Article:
The Office of Lawyer Regulation (OLR), an agency of the Wisconsin
Supreme Court, provides these summaries for educational
purposes. The OLR assists the court in supervising the practice
of law and protecting the public from misconduct by lawyers.
Find the full text of these summaries at www.wicourts.gov/olr.
Disciplinary Proceedings Against Courtney Kathleen Kelbel
On Oct. 22, 2019, the Wisconsin Supreme Court suspended the law license of Courtney Kathleen Kelbel, Milwaukee, for six months. Disciplinary Proceedings Against Kelbel, 2019 WI 93. The court ordered Kelbel to pay restitution to the Wisconsin Lawyers’ Fund for Client Protection in the amount of $4,625, as well as the costs of the proceeding, totaling $1,037.25.
Kelbel’s suspension was based on 11 counts of professional misconduct spanning five client matters. In three instances, Kelbel failed to act with reasonable diligence, in violation of SCR 20:1.3. In another three instances, Kelbel failed to refund an unearned advanced fee, in violation of SCR 20:1.16(d). In all five client matters, Kelbel failed to provide the Office of Lawyer Regulation (OLR) with a written response to the grievance, violating SCR 22.03(2). In three of those cases, Kelbel’s failure to respond was willful and therefore also violated SCR 22.03(6).
Kelbel had no prior discipline.
Disciplinary Proceedings Against Elizabeth Farrell
On Sept. 10, 2019, the supreme court publicly reprimanded Elizabeth Farrell, Portland, Ore., as discipline reciprocal to a stipulated public reprimand imposed against Farrell’s Oregon law license by the Oregon Supreme Court on May 17, 2019. Disciplinary Proceedings Against Farrell, 2019 WI 88. Farrell also violated SCR 22.22(1) by failing to notify the OLR of the Oregon public reprimand, although she did not realize she had the responsibility to do so, incorrectly believing her Wisconsin law license was in inactive status. The misconduct leading to the Oregon reprimand consisted of not timely returning a client file to a former client or successor counsel, in violation of Oregon Rule of Professional Conduct 1.16(d).
Farrell had no prior discipline. Her Wisconsin law license has been administratively suspended since 2009.
Disciplinary Proceedings Against Nicholas C. Kefalos
On Oct. 22, 2019, the supreme court suspended Nicholas C. Kefalos’ Wisconsin law license for six months effective Dec. 3, 2019, as discipline reciprocal to a six-month suspension imposed by the Illinois Supreme Court. Kefalos also violated SCR 22.22(1) by failing to notify the OLR of the Illinois suspension. Disciplinary Proceedings Against Kefalos, 2019 WI 94.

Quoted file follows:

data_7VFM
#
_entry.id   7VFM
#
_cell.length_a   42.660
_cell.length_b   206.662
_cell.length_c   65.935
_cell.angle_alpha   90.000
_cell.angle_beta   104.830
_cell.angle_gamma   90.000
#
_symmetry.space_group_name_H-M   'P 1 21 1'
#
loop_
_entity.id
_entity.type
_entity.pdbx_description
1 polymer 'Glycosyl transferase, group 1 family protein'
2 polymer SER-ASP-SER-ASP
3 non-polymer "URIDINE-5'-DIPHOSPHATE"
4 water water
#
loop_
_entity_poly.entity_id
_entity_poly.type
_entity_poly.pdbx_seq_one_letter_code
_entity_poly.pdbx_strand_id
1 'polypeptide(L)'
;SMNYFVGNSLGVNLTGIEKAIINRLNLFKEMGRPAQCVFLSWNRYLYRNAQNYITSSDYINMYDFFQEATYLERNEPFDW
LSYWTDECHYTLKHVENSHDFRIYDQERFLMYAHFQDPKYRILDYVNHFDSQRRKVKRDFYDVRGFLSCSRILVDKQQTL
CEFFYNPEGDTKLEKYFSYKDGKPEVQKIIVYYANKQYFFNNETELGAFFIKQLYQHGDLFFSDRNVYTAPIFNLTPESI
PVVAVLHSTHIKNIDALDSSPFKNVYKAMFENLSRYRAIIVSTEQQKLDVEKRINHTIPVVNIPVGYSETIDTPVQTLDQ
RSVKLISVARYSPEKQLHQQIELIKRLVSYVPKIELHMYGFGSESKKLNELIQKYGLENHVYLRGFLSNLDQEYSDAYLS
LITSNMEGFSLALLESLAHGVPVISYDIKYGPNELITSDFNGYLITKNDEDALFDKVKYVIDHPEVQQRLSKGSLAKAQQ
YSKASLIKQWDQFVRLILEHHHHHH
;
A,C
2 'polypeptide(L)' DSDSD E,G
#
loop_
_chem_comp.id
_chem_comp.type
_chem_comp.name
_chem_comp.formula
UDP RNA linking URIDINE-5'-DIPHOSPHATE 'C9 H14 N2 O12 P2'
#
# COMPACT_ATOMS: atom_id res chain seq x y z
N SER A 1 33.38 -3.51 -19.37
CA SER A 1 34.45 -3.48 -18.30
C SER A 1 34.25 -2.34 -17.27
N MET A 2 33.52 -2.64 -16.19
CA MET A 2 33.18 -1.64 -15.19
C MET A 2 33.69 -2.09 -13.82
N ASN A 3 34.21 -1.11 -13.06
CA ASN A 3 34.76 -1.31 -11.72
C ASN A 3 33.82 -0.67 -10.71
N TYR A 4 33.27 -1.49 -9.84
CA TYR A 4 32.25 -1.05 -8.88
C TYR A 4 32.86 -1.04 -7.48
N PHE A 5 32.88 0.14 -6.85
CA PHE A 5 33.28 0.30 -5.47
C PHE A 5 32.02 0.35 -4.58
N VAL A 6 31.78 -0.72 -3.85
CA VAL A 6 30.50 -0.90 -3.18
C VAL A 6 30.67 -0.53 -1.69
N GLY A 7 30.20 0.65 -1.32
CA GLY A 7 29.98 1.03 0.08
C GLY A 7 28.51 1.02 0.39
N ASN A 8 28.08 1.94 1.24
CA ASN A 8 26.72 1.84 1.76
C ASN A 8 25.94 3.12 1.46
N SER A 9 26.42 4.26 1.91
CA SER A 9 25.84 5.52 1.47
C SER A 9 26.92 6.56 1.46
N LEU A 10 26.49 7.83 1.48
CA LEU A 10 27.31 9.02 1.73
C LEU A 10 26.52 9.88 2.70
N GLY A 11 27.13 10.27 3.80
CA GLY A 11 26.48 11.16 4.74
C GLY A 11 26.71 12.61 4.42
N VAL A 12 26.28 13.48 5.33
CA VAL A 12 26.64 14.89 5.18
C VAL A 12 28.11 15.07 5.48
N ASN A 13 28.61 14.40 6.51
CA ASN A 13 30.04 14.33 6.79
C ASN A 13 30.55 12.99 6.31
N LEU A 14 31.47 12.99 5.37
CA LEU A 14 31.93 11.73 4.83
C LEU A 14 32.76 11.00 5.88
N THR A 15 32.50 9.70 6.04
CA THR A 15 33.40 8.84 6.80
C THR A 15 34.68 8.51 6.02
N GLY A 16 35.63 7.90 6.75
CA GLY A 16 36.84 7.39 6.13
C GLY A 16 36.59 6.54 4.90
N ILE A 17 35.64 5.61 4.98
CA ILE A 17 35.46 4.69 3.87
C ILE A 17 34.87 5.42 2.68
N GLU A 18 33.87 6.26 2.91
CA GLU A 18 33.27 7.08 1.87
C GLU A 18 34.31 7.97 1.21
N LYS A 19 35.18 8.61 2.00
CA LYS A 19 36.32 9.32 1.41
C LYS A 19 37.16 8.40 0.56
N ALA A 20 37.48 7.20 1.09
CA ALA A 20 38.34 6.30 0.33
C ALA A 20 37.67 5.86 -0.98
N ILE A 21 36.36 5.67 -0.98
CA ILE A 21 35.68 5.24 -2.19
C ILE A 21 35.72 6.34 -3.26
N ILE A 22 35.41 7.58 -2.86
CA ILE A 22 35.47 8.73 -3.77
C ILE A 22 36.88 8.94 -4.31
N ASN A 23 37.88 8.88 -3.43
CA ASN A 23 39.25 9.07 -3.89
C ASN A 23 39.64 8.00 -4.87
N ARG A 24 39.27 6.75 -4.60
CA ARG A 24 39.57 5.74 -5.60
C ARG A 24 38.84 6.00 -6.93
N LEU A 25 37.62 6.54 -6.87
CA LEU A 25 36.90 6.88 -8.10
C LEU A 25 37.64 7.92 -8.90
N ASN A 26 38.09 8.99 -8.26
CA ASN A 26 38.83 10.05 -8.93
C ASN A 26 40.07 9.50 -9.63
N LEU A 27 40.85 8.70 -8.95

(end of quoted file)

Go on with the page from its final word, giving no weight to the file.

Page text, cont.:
The conduct leading to the Illinois license suspension arose out of Kefalos’ violation of the Illinois Rules of Professional Conduct for his failure to act with reasonable diligence and promptness (1.3); failure to keep the client reasonably informed (1.4(a)(3)); failure to promptly comply with a reasonable request for information (1.4(a)(4)); failure to refund $2,550 in unearned advanced fees (1.16(d)); and failure to respond to lawful requests for information from the Attorney Registration and Disciplinary Commission (8.1(b)).
Disciplinary Proceedings Against Jeffrey P. White
On Oct. 22, 2019, the supreme court suspended Jeffrey P. White’s Wisconsin law license for nine months as discipline reciprocal to a nine-month suspension and public reprimand imposed by the Maine Supreme Judicial Court. White also violated SCR 22.22(1) by failing to notify the OLR of the Maine suspension. Disciplinary Proceedings Against White, 2019 WI 95.
The misconduct leading to the Maine license suspension arose out of White’s violation of the Maine Rules of Professional Conduct for his failure to act with reasonable diligence and promptness (1.3); failure to communicate with the client about the means to accomplish the client’s objectives and status of the case and to respond to reasonable requests for information (1.4(a)(2), (3)-(4)); excessive fee (1.5(i)); failure to return unearned advanced fee (1.16(d)); failure to put advanced fee into trust (1.15(b)); candor to the tribunal (3.3(a)); falsifying evidence (3.4(b)); truthfulness in statements to others (4.1(a)); failure to supervise a nonlawyer assistant or employee (5.3); and engaging in conduct involving dishonesty, deceit, and misrepresentation and stating or implying the ability to improperly influence a governmental agency or official (8.4(c)).